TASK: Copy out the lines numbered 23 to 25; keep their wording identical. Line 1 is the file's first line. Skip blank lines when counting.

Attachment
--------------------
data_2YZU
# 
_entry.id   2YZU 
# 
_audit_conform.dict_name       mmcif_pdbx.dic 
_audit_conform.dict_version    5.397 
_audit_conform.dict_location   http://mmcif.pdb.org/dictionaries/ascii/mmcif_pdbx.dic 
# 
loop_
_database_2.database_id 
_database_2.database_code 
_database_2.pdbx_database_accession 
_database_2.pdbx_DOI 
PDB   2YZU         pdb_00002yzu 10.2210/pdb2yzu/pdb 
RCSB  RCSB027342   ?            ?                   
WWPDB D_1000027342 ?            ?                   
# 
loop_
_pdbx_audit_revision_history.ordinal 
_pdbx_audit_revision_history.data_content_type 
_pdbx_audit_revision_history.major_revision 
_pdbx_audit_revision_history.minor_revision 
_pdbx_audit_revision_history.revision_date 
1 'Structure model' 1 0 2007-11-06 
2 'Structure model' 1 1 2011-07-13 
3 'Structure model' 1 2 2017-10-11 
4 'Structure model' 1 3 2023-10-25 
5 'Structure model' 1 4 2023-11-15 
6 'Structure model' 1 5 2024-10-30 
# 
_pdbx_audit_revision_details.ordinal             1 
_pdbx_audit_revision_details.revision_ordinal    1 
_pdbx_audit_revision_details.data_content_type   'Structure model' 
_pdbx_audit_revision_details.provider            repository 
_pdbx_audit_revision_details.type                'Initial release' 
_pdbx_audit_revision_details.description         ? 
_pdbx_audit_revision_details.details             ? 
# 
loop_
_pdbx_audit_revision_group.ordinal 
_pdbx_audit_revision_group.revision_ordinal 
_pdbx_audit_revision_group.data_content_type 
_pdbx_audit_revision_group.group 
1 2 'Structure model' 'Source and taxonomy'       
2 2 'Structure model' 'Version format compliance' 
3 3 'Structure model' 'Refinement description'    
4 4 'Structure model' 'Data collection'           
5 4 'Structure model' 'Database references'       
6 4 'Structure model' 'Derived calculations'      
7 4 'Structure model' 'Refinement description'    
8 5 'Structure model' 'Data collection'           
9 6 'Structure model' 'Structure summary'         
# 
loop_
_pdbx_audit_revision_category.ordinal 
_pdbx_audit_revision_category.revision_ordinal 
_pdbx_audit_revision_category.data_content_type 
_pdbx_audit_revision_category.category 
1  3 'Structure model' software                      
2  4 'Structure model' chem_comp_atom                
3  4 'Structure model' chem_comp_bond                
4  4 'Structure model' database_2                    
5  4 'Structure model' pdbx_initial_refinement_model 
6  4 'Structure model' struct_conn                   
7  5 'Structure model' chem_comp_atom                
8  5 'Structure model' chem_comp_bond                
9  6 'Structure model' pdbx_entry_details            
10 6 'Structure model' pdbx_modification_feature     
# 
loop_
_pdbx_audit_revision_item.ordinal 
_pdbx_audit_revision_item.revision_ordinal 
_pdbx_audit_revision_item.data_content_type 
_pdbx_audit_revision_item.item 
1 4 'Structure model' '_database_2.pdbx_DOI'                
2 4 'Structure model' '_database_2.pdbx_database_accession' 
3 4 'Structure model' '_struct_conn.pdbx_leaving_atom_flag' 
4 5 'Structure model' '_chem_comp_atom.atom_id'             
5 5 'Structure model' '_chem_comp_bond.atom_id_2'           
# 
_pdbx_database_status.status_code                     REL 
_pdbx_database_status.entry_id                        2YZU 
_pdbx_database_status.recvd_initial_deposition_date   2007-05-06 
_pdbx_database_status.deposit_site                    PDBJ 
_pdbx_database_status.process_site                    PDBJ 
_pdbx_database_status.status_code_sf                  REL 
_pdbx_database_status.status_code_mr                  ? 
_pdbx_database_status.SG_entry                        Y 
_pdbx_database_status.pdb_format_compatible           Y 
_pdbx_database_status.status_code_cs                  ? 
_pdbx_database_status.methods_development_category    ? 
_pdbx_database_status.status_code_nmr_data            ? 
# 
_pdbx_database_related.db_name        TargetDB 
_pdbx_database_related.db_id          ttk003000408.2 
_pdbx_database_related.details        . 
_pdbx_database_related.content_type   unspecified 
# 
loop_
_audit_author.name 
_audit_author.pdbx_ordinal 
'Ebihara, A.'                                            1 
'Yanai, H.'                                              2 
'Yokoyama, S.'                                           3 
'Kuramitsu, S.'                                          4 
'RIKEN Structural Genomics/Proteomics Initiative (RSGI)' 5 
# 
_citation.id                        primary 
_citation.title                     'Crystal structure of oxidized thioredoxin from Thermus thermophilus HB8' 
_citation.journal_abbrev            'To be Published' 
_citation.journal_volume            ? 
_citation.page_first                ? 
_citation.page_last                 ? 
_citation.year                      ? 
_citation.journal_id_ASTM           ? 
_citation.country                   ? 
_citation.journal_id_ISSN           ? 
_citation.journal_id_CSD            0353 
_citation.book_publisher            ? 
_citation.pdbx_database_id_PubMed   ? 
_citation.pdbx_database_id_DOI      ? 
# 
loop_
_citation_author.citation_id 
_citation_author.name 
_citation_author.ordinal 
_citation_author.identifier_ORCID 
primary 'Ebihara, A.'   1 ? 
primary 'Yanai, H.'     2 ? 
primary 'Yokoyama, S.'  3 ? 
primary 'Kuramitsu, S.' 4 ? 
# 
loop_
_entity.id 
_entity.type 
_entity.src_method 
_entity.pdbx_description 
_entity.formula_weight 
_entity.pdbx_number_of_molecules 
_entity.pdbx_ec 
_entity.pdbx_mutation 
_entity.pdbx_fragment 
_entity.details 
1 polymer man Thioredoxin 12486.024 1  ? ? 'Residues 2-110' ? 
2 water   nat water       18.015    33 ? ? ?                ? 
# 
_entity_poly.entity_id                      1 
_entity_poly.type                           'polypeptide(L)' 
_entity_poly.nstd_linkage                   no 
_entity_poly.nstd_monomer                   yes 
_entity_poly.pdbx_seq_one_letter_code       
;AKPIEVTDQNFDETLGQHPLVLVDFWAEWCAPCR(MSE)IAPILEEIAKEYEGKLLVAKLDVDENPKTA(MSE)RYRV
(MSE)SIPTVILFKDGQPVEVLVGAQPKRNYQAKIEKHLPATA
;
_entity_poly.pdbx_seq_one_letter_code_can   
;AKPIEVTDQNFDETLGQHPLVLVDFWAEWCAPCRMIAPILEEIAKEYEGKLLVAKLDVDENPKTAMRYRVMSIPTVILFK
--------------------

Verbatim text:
_pdbx_audit_revision_history.revision_date 
1 'Structure model' 1 0 2007-11-06 
2 'Structure model' 1 1 2011-07-13 